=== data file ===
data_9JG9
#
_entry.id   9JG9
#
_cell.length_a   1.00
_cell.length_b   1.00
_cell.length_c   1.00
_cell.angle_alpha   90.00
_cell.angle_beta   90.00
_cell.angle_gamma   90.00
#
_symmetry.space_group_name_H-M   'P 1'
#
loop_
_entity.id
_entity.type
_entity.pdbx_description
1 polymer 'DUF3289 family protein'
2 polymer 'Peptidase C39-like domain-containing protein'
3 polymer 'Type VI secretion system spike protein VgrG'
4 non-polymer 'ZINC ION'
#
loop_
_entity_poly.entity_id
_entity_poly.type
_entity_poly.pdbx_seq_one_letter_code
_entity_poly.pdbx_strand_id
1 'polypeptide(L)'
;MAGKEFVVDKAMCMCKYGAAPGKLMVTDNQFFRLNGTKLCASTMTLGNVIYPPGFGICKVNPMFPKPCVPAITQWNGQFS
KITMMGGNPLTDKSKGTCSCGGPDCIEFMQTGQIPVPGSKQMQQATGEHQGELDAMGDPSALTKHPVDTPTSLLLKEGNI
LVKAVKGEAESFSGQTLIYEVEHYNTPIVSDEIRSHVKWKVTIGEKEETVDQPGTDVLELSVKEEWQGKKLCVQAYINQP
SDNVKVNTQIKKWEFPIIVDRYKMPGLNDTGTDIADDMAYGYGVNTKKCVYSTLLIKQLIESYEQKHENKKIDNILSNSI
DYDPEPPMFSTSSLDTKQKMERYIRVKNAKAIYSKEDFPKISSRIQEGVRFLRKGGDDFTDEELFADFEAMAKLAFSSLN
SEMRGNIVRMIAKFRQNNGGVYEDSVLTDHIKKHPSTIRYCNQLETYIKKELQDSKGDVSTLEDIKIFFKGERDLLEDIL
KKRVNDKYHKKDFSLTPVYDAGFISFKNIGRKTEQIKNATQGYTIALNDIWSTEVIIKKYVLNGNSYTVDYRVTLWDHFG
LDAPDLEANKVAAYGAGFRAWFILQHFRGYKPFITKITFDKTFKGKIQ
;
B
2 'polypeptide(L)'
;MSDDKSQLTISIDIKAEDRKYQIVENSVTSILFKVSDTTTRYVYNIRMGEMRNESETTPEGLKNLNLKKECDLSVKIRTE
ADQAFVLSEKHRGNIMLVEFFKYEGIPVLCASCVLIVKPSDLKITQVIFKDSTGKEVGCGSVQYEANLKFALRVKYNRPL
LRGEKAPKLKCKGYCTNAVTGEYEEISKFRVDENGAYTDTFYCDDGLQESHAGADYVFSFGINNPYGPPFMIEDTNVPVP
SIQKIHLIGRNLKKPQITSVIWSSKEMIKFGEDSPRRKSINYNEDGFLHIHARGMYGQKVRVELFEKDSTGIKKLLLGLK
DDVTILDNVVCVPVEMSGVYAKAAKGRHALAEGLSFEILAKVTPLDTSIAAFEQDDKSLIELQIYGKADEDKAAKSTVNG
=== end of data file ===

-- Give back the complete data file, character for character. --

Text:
data_9JG9
#
_entry.id   9JG9
#
_cell.length_a   1.00
_cell.length_b   1.00
_cell.length_c   1.00
_cell.angle_alpha   90.00
_cell.angle_beta   90.00
_cell.angle_gamma   90.00
#
_symmetry.space_group_name_H-M   'P 1'
#
loop_
_entity.id
_entity.type
_entity.pdbx_description
1 polymer 'DUF3289 family protein'
2 polymer 'Peptidase C39-like domain-containing protein'
3 polymer 'Type VI secretion system spike protein VgrG'
4 non-polymer 'ZINC ION'
#
loop_
_entity_poly.entity_id
_entity_poly.type
_entity_poly.pdbx_seq_one_letter_code
_entity_poly.pdbx_strand_id
1 'polypeptide(L)'
;MAGKEFVVDKAMCMCKYGAAPGKLMVTDNQFFRLNGTKLCASTMTLGNVIYPPGFGICKVNPMFPKPCVPAITQWNGQFS
KITMMGGNPLTDKSKGTCSCGGPDCIEFMQTGQIPVPGSKQMQQATGEHQGELDAMGDPSALTKHPVDTPTSLLLKEGNI
LVKAVKGEAESFSGQTLIYEVEHYNTPIVSDEIRSHVKWKVTIGEKEETVDQPGTDVLELSVKEEWQGKKLCVQAYINQP
SDNVKVNTQIKKWEFPIIVDRYKMPGLNDTGTDIADDMAYGYGVNTKKCVYSTLLIKQLIESYEQKHENKKIDNILSNSI
DYDPEPPMFSTSSLDTKQKMERYIRVKNAKAIYSKEDFPKISSRIQEGVRFLRKGGDDFTDEELFADFEAMAKLAFSSLN
SEMRGNIVRMIAKFRQNNGGVYEDSVLTDHIKKHPSTIRYCNQLETYIKKELQDSKGDVSTLEDIKIFFKGERDLLEDIL
KKRVNDKYHKKDFSLTPVYDAGFISFKNIGRKTEQIKNATQGYTIALNDIWSTEVIIKKYVLNGNSYTVDYRVTLWDHFG
LDAPDLEANKVAAYGAGFRAWFILQHFRGYKPFITKITFDKTFKGKIQ
;
B
2 'polypeptide(L)'
;MSDDKSQLTISIDIKAEDRKYQIVENSVTSILFKVSDTTTRYVYNIRMGEMRNESETTPEGLKNLNLKKECDLSVKIRTE
ADQAFVLSEKHRGNIMLVEFFKYEGIPVLCASCVLIVKPSDLKITQVIFKDSTGKEVGCGSVQYEANLKFALRVKYNRPL
LRGEKAPKLKCKGYCTNAVTGEYEEISKFRVDENGAYTDTFYCDDGLQESHAGADYVFSFGINNPYGPPFMIEDTNVPVP
SIQKIHLIGRNLKKPQITSVIWSSKEMIKFGEDSPRRKSINYNEDGFLHIHARGMYGQKVRVELFEKDSTGIKKLLLGLK
DDVTILDNVVCVPVEMSGVYAKAAKGRHALAEGLSFEILAKVTPLDTSIAAFEQDDKSLIELQIYGKADEDKAAKSTVNG